The parties do not contest that the Mission is entitled to immunity in accordance with the FSIA. Gray, 443 F. Supp. at 819 ("there can be no doubt that the Congo Mission is a foreign state"). The issue is whether the aforementioned exception applies. The alleged activity, a construction contract, is undeniably commercial. See Adler v. Fed. Rep. of Nig., 219 F.3d 869, 875 (9th Cir. 2000) ("contract for services is plainly commercial in nature"). As such, the Mission is not immune from this lawsuit.

  B. Definition of the Mission for Purposes of 28 U.S.C. § 1608

  All entities covered by the FSIA must be served in accordance with the exclusive procedures for service outlined therein. See, e.g. Alberti v. Empresa Nicaraguense de la Carne, 705 F.2d 250, 253 (7th Cir. 1983); see also Fed.R.Civ.P. 4(j)(1). To determine whether service was properly effectuated pursuant to § 1608, the Court must first determine whether the Mission is a "foreign state," such that § 1608(a) applies, or, conversely, whether the Mission is an "agency or instrumentality of a foreign state," such that § 1608(b) applies. See 28 U.S.C. §§ 1608(a), (b).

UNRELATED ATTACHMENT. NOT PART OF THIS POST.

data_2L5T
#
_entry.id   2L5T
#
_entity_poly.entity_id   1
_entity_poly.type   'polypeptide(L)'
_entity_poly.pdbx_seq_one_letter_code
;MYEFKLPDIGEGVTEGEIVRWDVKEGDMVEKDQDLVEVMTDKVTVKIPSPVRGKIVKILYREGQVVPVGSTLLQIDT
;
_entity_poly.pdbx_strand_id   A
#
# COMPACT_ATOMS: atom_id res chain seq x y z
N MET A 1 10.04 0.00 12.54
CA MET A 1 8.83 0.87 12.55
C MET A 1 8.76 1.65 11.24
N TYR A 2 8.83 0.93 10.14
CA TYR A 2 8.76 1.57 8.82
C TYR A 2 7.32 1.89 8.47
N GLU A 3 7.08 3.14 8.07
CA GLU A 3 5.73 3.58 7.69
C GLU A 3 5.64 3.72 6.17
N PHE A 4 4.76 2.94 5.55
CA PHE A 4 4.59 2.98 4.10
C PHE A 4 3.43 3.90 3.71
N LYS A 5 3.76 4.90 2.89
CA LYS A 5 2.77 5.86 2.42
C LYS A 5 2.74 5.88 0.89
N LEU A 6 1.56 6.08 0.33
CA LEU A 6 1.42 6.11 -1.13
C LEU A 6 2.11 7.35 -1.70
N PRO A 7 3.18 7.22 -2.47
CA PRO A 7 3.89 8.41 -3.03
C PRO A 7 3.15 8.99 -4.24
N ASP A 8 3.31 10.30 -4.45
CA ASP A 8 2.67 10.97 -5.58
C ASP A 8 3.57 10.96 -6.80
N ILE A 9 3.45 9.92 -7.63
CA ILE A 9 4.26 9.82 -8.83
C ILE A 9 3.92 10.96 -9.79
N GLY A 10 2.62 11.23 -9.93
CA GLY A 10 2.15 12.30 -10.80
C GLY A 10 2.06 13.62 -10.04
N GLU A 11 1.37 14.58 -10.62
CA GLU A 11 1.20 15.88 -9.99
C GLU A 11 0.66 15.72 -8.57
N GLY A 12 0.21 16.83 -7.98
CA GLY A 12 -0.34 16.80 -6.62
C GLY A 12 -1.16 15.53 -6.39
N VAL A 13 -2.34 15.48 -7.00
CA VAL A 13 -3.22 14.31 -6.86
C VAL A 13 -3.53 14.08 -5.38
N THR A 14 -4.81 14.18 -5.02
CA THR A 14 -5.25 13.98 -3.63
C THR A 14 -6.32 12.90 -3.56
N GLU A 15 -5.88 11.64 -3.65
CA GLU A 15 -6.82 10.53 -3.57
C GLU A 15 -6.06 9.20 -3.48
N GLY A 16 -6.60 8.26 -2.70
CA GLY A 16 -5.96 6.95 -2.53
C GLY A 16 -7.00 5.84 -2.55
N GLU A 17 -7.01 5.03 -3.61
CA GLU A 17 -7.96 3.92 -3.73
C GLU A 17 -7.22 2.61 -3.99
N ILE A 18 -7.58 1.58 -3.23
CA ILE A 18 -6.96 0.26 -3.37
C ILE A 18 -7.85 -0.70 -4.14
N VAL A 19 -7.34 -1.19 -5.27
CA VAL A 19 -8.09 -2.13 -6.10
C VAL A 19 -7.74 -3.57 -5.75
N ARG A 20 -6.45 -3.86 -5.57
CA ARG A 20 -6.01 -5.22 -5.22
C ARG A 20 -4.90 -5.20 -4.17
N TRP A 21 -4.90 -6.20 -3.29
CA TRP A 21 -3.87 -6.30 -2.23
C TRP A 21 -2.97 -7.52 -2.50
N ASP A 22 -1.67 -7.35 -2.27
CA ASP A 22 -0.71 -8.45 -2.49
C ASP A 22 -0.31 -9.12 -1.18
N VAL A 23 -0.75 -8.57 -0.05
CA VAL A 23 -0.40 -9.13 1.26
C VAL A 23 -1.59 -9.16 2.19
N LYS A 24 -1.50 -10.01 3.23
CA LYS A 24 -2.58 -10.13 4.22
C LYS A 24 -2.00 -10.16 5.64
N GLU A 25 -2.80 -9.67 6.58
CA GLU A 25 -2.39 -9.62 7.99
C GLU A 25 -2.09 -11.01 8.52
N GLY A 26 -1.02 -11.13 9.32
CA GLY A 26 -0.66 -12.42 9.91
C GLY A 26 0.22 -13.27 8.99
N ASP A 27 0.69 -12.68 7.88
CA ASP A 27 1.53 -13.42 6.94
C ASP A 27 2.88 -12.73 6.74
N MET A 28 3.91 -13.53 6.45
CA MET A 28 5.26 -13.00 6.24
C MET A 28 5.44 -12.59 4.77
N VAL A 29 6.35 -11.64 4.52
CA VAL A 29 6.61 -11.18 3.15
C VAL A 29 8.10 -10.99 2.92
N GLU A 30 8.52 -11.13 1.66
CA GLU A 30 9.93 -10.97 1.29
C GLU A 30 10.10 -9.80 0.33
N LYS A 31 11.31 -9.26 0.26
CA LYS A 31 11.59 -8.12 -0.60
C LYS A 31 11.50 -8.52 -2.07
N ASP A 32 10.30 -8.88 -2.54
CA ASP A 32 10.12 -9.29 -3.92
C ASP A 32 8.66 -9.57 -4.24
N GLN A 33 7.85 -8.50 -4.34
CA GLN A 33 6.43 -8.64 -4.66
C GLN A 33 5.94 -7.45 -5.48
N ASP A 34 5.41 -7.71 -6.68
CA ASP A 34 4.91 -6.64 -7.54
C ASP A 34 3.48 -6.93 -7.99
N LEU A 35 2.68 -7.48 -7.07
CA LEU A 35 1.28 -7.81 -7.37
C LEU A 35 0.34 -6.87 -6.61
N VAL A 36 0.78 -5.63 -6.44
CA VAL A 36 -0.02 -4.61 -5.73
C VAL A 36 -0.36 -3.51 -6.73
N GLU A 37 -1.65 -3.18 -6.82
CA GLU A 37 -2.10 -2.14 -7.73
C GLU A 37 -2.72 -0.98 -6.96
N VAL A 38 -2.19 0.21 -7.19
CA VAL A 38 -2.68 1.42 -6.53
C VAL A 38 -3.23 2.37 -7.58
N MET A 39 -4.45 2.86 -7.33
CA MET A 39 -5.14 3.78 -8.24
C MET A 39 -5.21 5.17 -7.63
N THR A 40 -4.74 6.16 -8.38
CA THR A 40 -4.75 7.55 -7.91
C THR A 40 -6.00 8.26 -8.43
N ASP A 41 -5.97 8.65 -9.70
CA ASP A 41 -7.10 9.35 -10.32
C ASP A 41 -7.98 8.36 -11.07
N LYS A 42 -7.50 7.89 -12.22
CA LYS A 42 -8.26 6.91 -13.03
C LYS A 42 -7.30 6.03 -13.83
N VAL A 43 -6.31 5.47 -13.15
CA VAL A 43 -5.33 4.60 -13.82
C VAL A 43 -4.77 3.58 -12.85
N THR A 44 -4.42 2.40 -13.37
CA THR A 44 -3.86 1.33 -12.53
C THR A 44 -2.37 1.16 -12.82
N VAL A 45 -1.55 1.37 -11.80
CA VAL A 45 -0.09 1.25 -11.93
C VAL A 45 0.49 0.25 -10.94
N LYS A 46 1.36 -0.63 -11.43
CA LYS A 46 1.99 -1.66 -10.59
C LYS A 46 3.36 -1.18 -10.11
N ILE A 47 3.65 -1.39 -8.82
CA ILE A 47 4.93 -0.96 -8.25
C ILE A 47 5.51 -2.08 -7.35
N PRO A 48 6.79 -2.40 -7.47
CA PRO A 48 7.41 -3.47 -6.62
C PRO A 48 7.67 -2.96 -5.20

It is well settled that a country's permanent mission to the United Nations is a foreign state for the purposes of § 1608. Gray, 443 F. Supp. at 820.*fn2 As such, the service requirements of § 1608(a) apply. Id.

  C. Service of Process Pursuant to FSIA

  Section 1608(a) provides that service is to be made as follows:

(1) by delivery . . . in accordance with any special arrangement for service between the plaintiff and the foreign state or political subdivision; or
(2) if no special arrangement exists, by delivery . . . in accordance with an applicable international convention on service of judicial documents; or
(3) if service cannot be made under paragraphs (1) or (2), by sending a copy of the summons and complaint and a notice of suit, together with a translation of each into the official language of the foreign state, by any form of mail requiring a signed receipt, to be addressed and dispatched by the clerk of the court to the head of the ministry of foreign affairs of the foreign state concerned, or